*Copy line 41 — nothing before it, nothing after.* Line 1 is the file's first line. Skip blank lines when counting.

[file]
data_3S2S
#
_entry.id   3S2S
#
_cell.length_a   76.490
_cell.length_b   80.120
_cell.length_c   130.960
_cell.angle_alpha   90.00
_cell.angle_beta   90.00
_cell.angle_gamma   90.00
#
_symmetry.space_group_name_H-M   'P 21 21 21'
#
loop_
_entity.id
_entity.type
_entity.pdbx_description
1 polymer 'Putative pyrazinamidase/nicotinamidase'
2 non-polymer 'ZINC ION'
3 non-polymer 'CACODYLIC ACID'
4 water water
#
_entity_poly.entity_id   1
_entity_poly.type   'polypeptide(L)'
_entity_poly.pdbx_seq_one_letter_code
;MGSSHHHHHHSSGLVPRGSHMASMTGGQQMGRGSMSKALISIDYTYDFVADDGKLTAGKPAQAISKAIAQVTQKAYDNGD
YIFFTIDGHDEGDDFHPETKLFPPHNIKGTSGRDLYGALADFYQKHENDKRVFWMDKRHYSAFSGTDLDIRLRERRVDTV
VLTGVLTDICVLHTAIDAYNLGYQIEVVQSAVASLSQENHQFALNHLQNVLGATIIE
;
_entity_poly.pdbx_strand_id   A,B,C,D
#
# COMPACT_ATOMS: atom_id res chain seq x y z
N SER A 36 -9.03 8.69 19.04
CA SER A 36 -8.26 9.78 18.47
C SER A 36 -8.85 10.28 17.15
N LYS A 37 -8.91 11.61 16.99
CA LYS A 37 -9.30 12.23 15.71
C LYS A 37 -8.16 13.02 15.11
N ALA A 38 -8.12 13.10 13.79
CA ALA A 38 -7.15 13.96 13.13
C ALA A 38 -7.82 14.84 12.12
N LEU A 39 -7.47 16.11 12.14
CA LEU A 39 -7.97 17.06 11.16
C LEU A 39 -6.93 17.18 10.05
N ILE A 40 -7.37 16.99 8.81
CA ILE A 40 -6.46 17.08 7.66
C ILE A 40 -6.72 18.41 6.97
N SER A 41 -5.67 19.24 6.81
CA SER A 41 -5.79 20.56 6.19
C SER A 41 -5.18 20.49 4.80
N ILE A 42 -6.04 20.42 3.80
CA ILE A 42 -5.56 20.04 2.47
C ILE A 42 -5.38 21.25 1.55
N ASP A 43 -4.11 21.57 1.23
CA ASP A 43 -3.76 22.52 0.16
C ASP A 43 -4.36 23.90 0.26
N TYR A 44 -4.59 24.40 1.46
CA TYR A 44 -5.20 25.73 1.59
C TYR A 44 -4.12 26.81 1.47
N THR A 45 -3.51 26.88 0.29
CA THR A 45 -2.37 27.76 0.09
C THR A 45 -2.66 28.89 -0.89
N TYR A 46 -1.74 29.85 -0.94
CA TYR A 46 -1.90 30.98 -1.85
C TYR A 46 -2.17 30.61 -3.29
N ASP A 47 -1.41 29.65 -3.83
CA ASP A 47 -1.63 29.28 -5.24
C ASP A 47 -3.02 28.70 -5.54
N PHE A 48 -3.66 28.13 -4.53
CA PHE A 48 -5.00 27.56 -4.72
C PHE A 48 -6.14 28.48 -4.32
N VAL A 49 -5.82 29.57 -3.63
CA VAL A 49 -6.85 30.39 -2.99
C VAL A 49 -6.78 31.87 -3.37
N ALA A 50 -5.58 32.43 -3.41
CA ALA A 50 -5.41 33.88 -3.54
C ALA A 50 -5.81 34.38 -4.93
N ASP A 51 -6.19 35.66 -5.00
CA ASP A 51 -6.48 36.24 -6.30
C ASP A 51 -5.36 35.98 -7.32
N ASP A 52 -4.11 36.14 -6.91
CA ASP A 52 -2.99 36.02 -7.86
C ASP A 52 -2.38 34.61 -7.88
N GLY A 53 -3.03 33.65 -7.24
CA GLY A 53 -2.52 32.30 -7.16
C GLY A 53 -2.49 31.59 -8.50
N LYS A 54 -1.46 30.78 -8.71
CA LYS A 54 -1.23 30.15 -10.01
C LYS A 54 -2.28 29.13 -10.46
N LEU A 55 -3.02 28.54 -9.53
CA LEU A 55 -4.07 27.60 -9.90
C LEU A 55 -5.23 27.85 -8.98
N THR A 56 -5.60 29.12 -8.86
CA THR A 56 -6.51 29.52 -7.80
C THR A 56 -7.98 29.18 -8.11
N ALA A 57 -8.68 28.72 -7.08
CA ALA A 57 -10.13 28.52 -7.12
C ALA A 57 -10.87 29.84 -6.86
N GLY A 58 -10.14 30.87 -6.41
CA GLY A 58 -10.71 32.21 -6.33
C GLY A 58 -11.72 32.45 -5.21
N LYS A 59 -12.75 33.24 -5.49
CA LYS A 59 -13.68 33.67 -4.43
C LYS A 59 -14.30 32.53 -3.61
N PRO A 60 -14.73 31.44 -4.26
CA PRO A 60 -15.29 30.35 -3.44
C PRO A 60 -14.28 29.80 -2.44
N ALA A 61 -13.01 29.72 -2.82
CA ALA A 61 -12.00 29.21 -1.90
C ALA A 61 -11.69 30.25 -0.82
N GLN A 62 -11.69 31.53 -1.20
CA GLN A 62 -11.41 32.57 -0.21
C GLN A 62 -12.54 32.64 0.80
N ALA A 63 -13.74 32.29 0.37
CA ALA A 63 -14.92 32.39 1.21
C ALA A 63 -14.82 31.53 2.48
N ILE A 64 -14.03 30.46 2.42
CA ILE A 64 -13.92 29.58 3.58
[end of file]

C ALA A 38 -7.82 14.84 12.12